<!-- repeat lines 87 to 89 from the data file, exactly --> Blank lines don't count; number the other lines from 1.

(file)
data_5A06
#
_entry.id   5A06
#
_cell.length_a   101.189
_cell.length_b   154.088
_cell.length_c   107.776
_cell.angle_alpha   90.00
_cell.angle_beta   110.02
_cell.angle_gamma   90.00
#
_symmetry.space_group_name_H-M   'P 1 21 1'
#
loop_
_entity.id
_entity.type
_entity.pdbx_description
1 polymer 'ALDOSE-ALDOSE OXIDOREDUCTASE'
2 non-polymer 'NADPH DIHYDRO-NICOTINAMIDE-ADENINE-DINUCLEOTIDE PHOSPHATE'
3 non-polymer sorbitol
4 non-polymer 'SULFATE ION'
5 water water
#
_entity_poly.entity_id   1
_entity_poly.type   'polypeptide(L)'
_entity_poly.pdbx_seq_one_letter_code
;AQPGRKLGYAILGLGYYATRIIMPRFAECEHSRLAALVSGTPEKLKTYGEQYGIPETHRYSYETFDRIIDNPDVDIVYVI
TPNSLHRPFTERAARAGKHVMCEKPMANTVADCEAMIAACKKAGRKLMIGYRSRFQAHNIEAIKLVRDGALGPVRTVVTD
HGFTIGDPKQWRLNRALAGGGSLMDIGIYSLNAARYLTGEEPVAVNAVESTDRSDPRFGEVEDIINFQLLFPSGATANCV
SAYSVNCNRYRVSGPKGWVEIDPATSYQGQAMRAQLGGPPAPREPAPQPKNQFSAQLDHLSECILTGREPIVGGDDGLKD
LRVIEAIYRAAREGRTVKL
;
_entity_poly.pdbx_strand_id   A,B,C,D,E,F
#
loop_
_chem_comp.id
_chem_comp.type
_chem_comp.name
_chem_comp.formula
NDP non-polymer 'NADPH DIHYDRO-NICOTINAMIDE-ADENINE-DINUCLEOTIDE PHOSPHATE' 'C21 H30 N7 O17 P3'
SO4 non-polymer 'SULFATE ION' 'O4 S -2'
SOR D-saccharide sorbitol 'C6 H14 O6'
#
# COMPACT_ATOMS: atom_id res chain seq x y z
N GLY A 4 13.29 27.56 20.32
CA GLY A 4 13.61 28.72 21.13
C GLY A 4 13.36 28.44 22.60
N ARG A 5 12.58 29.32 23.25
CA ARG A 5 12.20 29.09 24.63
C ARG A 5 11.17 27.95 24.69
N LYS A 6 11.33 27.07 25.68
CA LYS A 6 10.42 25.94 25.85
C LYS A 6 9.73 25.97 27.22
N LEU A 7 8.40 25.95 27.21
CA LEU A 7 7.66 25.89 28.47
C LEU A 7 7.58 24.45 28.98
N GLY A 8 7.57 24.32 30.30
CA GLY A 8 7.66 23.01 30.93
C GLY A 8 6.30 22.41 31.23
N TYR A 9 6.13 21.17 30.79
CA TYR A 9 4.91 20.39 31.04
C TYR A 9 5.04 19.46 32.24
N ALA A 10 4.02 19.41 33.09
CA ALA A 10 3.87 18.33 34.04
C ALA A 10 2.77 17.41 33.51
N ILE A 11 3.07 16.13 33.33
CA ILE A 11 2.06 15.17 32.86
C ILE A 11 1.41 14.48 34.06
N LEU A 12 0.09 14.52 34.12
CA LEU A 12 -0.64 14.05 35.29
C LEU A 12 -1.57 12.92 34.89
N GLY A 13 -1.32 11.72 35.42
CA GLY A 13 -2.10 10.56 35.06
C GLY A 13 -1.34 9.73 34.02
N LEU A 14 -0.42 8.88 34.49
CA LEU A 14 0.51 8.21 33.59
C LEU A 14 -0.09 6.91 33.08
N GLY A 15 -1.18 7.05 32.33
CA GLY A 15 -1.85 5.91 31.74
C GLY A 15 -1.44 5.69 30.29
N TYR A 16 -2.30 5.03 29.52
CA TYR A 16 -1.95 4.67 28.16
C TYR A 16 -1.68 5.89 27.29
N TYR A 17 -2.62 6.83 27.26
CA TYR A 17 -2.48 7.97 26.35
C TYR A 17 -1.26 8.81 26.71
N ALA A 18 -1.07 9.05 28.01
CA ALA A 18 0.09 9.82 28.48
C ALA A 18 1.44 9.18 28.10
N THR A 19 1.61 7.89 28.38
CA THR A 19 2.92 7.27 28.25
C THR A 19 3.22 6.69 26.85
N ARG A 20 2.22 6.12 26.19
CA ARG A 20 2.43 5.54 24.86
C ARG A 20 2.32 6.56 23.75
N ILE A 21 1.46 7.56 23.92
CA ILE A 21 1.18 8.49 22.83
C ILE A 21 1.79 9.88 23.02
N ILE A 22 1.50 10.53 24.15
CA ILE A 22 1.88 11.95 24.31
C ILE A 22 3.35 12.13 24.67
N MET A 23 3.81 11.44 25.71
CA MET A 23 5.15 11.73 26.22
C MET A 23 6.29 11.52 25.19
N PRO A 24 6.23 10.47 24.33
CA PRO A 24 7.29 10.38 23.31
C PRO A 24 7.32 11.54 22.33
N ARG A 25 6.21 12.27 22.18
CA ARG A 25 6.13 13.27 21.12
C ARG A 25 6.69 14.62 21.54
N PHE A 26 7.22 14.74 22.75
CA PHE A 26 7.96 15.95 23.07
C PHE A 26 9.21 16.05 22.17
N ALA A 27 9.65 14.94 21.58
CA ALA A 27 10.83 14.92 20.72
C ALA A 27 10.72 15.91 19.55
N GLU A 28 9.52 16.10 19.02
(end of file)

N ALA A 18 -1.07 9.05 28.01
CA ALA A 18 0.09 9.82 28.48
C ALA A 18 1.44 9.18 28.10